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Monday, 29 September 2008 00:00

Foreign parents with children in school in Turkey

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Zuhal Guven, a qualified Sociolologist from the Akvaryum Creche in Marmaris, gives some useful advice for foreign parents with children just starting their education.

As you all know, school has just recently begun.  At all the schools now there is a sweet kind of ‘panic’ and lots of excitement amongst the children, families and teachers. What can you expect during the educational year?  I have some recommendations for parents living in Turkey, who are not very familiar with the Turkish education system and especially for parents whose child is just starting school for the first time.

Most schools generally start at 8am and finish at 3pm.  There is a lunch break of 1 1/2 hours and the playtimes are of 10 minutes each except for one early in the morning where the children are given a little longer so as they can have a snack.  Start and finish times are given to the parents for each class and it is requested that these times are meticulously kept so that no single child is left behind. 

Generally, all schools have a school uniform or a style of dress.  Personal hygiene and cleanliness is noted and kept an eye on by the teachers and they also check the tidiness of the child’s school bag and whether the right books are placed in it each day.
All these points are given marks by the teacher and written on the right hand side of the school report given out at the end of each term together with marks for cleanliness, organisation and behaviour.  Education goes on for two terms - starting in September and ending in June. In February, there is a ‘between terms’ break of 15 days.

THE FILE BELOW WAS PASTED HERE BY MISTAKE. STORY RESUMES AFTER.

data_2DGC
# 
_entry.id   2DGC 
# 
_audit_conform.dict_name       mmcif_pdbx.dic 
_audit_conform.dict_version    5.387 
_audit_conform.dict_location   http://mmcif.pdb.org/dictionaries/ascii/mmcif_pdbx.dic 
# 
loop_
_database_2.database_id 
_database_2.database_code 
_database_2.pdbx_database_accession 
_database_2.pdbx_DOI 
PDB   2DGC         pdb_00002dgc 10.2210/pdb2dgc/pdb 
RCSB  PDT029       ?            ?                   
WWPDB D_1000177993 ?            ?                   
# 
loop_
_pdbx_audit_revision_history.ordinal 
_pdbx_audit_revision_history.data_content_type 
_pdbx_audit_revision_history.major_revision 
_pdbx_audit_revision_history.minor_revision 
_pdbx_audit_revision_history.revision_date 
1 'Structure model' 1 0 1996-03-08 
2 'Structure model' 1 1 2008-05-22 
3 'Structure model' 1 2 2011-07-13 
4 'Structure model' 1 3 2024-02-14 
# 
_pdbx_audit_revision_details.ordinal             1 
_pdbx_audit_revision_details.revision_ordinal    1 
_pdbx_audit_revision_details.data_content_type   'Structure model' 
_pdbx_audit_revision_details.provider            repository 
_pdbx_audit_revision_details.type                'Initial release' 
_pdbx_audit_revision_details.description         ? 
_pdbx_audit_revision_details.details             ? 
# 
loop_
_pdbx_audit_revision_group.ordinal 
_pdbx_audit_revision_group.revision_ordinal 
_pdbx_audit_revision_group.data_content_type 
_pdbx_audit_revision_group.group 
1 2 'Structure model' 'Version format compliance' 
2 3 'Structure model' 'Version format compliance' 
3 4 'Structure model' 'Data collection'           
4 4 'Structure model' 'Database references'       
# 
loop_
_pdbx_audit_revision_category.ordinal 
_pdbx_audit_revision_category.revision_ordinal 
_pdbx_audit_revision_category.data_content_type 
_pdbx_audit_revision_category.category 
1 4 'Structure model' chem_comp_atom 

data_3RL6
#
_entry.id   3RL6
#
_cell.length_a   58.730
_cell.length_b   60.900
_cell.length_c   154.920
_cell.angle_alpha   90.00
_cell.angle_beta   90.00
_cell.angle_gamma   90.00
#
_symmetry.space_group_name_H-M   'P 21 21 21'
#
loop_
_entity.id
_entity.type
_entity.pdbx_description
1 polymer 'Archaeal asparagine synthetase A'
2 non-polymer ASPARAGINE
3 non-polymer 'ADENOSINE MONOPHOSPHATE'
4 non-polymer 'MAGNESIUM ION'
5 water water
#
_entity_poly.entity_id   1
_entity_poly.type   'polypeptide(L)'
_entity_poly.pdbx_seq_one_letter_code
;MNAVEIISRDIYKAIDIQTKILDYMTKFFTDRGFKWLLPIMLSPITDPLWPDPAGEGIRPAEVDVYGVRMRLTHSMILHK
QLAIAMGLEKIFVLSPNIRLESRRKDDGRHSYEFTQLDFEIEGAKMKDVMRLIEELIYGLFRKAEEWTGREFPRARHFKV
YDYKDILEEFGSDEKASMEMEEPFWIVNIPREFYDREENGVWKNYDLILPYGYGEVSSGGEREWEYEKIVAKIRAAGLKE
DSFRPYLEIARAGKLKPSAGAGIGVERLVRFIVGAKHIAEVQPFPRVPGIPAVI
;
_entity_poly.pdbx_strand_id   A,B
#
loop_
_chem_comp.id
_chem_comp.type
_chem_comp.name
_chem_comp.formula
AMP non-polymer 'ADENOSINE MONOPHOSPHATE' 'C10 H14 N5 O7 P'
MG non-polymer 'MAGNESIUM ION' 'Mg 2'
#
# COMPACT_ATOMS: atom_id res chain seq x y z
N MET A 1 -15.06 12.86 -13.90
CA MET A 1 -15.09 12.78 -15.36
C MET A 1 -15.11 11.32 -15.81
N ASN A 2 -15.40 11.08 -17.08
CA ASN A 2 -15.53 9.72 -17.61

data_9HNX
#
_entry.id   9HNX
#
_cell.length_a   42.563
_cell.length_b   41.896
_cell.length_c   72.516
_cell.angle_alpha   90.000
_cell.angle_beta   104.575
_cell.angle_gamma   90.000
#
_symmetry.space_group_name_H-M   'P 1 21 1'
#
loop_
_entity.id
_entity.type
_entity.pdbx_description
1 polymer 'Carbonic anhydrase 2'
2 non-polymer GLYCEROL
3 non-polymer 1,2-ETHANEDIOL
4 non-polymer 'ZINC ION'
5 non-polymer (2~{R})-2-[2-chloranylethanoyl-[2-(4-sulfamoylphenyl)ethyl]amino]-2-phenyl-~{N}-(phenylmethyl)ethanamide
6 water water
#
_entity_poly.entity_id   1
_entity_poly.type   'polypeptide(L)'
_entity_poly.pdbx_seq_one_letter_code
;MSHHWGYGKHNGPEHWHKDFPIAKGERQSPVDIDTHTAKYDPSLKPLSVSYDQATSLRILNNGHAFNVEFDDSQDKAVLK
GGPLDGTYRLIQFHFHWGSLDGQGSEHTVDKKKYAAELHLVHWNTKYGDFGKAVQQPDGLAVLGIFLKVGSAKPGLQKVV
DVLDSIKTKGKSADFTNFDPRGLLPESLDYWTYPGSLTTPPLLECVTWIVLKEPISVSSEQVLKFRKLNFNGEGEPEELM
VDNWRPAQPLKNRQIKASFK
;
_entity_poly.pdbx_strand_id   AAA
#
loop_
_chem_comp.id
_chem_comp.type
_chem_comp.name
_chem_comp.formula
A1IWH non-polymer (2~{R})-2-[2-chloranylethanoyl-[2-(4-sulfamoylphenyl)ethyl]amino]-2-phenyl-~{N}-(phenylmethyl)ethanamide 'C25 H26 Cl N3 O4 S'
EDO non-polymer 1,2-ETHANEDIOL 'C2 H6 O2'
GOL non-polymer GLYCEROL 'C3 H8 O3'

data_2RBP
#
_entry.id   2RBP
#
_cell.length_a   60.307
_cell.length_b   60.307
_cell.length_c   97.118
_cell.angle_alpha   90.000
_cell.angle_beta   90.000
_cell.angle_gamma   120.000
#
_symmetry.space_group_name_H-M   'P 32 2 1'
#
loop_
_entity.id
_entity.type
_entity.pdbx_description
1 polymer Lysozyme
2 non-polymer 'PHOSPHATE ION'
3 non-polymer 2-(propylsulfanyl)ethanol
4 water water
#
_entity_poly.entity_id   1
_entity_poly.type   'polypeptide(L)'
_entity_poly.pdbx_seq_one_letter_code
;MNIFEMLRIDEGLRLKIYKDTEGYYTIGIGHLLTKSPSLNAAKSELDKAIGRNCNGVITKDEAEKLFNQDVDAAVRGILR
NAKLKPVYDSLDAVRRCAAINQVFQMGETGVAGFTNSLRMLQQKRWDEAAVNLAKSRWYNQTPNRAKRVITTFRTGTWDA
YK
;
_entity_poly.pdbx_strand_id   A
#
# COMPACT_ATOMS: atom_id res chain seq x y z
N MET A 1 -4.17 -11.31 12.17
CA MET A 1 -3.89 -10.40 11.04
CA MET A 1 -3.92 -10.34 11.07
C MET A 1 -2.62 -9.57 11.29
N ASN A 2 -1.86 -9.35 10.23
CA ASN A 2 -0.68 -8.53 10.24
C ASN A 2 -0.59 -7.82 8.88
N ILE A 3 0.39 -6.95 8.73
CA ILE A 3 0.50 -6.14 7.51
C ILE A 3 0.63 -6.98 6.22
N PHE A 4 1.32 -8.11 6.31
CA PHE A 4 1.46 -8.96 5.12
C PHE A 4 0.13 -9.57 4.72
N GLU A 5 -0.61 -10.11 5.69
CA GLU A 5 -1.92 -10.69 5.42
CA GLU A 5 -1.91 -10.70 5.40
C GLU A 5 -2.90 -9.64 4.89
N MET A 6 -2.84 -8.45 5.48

At the end of a term, a child’s plus and  minus marks are written on the ‘Karne’ (Report).  It is expected that a child will take extra lessons or work more on the subjects that they are not so good at and be more disciplined about study.
Unlike other countries, the curriculum is intense and fast-moving which is why teachers may ask parents to help out with the homework.  Your child might be struggling with the language so by sitting and conversing with them after school this will give them confidence.  Any problems can be discussed with the teacher so it is very important for you to have close contact with the class teacher.

Foreign children need to get a good grasp of the Turkish language, so going to a crèche can be very beneficial for them.  Apart from this, I recommend that before they go into a school environment, they mix with Turkish children and make friends - this will help them to develop their language skills.  If one of the child’s parents is Turkish, it would be helpful also if he or she spoke continuously in Turkish. If the child can get used to the Turkish way of social life,  this will help at school whilst listening to lessons and also whilst doing homework. You as a parent may not find everything that you are used to in your own country as the system is very different here and it is wrong to speak of the differences negatively to your child.
Dear parents, please don’t forget that for your child to get used to new surroundings and be motivated about school, you must use confidence-giving, positive expressions.  It is very important for your child to feel emotionally confident. This will help greatly in their learning. 

Outside of school, your child’s free time should be planned out.  Grade 1 pupils (7 years old) are still at ‘play age. At specified times they may play with their toys. It is possible that stress may be suffered due to their lessons, this is why they need to ‘discharge.’ The best therapy for this is play.  Then homework may begin and bedtime is at the latest 9.30pm.  Your child should wake up healthily and go to school having eaten breakfast.

If your child has started school, they will need a disciplined and programmed home life.  Great care should be taken over this and you as the parent should ensure this.  A child will be successful at their lessons and blend in at school much better if their emotional and physical needs are catered for.

Read 4213 times Last modified on Sunday, 21 June 2015 19:44